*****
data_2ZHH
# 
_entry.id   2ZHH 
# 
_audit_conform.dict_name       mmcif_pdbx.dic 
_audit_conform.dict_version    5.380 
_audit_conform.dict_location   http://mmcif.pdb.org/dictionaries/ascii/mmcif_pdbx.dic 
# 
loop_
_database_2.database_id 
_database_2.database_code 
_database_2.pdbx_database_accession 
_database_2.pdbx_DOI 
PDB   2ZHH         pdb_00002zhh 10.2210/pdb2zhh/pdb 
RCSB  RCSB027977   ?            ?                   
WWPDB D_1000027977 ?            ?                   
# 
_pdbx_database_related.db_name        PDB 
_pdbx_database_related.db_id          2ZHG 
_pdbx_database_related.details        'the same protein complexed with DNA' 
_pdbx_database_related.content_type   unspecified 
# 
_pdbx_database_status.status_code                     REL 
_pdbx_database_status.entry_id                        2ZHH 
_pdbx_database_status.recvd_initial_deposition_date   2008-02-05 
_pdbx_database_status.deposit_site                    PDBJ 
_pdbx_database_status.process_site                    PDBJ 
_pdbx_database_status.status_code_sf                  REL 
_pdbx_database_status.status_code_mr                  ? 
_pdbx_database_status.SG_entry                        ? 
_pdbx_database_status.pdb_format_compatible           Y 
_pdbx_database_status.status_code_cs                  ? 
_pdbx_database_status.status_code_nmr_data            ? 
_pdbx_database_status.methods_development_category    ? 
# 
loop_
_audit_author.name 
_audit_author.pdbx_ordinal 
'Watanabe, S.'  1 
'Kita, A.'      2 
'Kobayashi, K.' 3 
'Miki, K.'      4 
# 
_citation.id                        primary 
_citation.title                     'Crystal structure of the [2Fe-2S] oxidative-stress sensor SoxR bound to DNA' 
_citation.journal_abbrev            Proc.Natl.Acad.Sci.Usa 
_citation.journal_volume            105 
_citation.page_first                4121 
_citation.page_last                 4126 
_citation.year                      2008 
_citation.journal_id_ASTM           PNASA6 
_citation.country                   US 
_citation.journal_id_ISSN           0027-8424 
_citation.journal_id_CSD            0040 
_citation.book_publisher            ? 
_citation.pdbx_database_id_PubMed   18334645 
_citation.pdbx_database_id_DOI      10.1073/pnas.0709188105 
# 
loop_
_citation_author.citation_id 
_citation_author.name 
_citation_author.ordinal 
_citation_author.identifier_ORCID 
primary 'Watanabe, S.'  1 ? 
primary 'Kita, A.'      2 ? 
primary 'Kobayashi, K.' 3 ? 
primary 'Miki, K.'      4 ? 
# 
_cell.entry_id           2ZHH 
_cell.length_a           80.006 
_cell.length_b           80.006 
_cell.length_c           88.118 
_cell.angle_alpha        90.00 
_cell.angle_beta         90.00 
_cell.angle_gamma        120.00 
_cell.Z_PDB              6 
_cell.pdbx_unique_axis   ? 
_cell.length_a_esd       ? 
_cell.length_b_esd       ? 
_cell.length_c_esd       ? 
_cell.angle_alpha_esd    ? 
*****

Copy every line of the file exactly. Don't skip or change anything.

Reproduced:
data_2ZHH
# 
_entry.id   2ZHH 
# 
_audit_conform.dict_name       mmcif_pdbx.dic 
_audit_conform.dict_version    5.380 
_audit_conform.dict_location   http://mmcif.pdb.org/dictionaries/ascii/mmcif_pdbx.dic 
# 
loop_
_database_2.database_id 
_database_2.database_code 
_database_2.pdbx_database_accession 
_database_2.pdbx_DOI 
PDB   2ZHH         pdb_00002zhh 10.2210/pdb2zhh/pdb 
RCSB  RCSB027977   ?            ?                   
WWPDB D_1000027977 ?            ?                   
# 
_pdbx_database_related.db_name        PDB 
_pdbx_database_related.db_id          2ZHG 
_pdbx_database_related.details        'the same protein complexed with DNA' 
_pdbx_database_related.content_type   unspecified 
# 
_pdbx_database_status.status_code                     REL 
_pdbx_database_status.entry_id                        2ZHH 
_pdbx_database_status.recvd_initial_deposition_date   2008-02-05 
_pdbx_database_status.deposit_site                    PDBJ 
_pdbx_database_status.process_site                    PDBJ 
_pdbx_database_status.status_code_sf                  REL 
_pdbx_database_status.status_code_mr                  ? 
_pdbx_database_status.SG_entry                        ? 
_pdbx_database_status.pdb_format_compatible           Y 
_pdbx_database_status.status_code_cs                  ? 
_pdbx_database_status.status_code_nmr_data            ? 
_pdbx_database_status.methods_development_category    ? 
# 
loop_
_audit_author.name 
_audit_author.pdbx_ordinal 
'Watanabe, S.'  1 
'Kita, A.'      2 
'Kobayashi, K.' 3 
'Miki, K.'      4 
# 
_citation.id                        primary 
_citation.title                     'Crystal structure of the [2Fe-2S] oxidative-stress sensor SoxR bound to DNA' 
_citation.journal_abbrev            Proc.Natl.Acad.Sci.Usa 
_citation.journal_volume            105 
_citation.page_first                4121 
_citation.page_last                 4126 
_citation.year                      2008 
_citation.journal_id_ASTM           PNASA6 
_citation.country                   US 
_citation.journal_id_ISSN           0027-8424 
_citation.journal_id_CSD            0040 
_citation.book_publisher            ? 
_citation.pdbx_database_id_PubMed   18334645 
_citation.pdbx_database_id_DOI      10.1073/pnas.0709188105 
# 
loop_
_citation_author.citation_id 
_citation_author.name 
_citation_author.ordinal 
_citation_author.identifier_ORCID 
primary 'Watanabe, S.'  1 ? 
primary 'Kita, A.'      2 ? 
primary 'Kobayashi, K.' 3 ? 
primary 'Miki, K.'      4 ? 
# 
_cell.entry_id           2ZHH 
_cell.length_a           80.006 
_cell.length_b           80.006 
_cell.length_c           88.118 
_cell.angle_alpha        90.00 
_cell.angle_beta         90.00 
_cell.angle_gamma        120.00 
_cell.Z_PDB              6 
_cell.pdbx_unique_axis   ? 
_cell.length_a_esd       ? 
_cell.length_b_esd       ? 
_cell.length_c_esd       ? 
_cell.angle_alpha_esd    ? 